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Statin Use for Primary Prevention of CVD Lower for Sexual Minorities

Lesbian, gay, bisexual population less likely to use statins in analyses adjusted for covariates

bottle with pills spilled out of it

WEDNESDAY, Dec. 2, 2020 (HealthDay News) -- The lesbian, gay, and bisexual (LGB) population has a lower prevalence of statin use for primary prevention of cardiovascular disease, according to a study published online Dec. 2 in the Journal of the American Heart Association.

Yi Guo, Ph.D., from the University of Florida in Gainesville, and colleagues conducted a cross-sectional online survey relating to statin use among 1,531 adults aged 40 years and older between September and December 2019. The prevalence of statin use was calculated by age, sexual orientation, and statin benefit populations.

The researchers found that in the primary prevention population, the rate of statin use was significantly lower in LGB versus non-LGB respondents (20.8 versus 43.8 percent). In the secondary prevention population, the prevalence of statin use was not statically significantly different in LGB versus non-LGB respondents. In the primary prevention population, LGB respondents were less likely to use statins than non-LGB respondents after adjustment for covariates (odds ratio, 0.37).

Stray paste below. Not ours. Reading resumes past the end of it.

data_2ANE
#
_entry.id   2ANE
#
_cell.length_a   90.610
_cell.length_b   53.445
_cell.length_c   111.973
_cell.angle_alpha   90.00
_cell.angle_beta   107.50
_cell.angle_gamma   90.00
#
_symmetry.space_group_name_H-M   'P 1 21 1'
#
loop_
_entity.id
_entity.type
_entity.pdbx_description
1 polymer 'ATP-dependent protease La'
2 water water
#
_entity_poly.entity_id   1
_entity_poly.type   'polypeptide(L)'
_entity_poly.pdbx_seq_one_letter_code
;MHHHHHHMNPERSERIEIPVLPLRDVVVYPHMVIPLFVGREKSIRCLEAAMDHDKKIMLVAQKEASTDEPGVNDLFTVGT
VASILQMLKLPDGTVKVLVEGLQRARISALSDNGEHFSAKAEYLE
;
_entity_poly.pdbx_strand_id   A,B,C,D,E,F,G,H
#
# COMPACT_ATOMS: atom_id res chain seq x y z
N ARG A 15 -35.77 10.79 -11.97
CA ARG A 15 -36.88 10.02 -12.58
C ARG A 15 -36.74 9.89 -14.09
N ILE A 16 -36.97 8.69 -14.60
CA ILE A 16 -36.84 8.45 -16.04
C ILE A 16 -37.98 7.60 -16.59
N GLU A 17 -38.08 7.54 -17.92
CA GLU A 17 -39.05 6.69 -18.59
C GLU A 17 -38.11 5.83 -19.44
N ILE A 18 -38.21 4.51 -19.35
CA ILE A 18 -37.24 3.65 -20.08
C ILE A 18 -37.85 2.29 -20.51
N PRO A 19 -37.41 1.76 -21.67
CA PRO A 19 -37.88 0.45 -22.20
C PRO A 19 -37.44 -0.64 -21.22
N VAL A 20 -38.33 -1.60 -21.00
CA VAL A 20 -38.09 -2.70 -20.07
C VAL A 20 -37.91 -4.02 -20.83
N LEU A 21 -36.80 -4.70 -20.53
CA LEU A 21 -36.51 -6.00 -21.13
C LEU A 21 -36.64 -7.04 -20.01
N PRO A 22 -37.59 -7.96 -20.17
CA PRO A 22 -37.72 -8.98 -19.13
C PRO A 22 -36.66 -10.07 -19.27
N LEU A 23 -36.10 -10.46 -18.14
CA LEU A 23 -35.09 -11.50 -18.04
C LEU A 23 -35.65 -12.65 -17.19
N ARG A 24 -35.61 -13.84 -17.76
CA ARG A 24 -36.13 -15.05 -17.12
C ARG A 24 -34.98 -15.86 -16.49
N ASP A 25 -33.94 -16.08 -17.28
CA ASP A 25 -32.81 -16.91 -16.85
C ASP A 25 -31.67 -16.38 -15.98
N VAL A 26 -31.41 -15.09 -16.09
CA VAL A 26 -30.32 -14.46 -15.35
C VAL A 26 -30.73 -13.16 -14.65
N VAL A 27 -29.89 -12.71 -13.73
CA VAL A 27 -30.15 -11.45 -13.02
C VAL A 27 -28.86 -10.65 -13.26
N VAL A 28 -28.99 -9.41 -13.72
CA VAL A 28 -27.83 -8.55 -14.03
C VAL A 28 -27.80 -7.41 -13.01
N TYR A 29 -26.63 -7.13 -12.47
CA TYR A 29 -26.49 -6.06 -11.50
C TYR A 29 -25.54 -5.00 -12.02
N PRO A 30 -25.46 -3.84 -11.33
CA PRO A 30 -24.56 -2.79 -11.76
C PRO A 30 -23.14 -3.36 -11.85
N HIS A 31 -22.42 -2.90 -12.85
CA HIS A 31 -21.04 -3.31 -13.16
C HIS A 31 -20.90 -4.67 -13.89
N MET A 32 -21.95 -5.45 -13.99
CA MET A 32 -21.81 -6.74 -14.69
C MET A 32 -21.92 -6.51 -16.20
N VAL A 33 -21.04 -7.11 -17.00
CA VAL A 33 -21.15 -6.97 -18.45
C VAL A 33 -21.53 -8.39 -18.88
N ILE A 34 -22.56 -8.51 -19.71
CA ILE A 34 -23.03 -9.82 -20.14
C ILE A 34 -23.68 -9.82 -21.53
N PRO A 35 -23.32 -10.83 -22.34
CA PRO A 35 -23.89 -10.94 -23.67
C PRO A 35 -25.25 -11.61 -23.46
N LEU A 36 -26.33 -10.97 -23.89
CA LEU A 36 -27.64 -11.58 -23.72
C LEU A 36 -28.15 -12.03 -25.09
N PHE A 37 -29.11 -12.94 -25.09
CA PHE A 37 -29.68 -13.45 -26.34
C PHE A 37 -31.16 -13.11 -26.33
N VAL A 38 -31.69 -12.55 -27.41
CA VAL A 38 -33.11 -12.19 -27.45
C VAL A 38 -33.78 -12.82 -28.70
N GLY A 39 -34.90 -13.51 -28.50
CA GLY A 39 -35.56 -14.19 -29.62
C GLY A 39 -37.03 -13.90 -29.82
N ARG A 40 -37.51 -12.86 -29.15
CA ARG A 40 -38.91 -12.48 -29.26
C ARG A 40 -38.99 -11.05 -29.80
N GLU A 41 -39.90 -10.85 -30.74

"More research is needed to better understand the cardiovascular disease health risks and outcomes in the LGB population," a coauthor said in a statement. "Educational programs are needed to educate health professionals on these unique health risks and outcomes in the LGB population and the appropriate way to communicate with LGB people."

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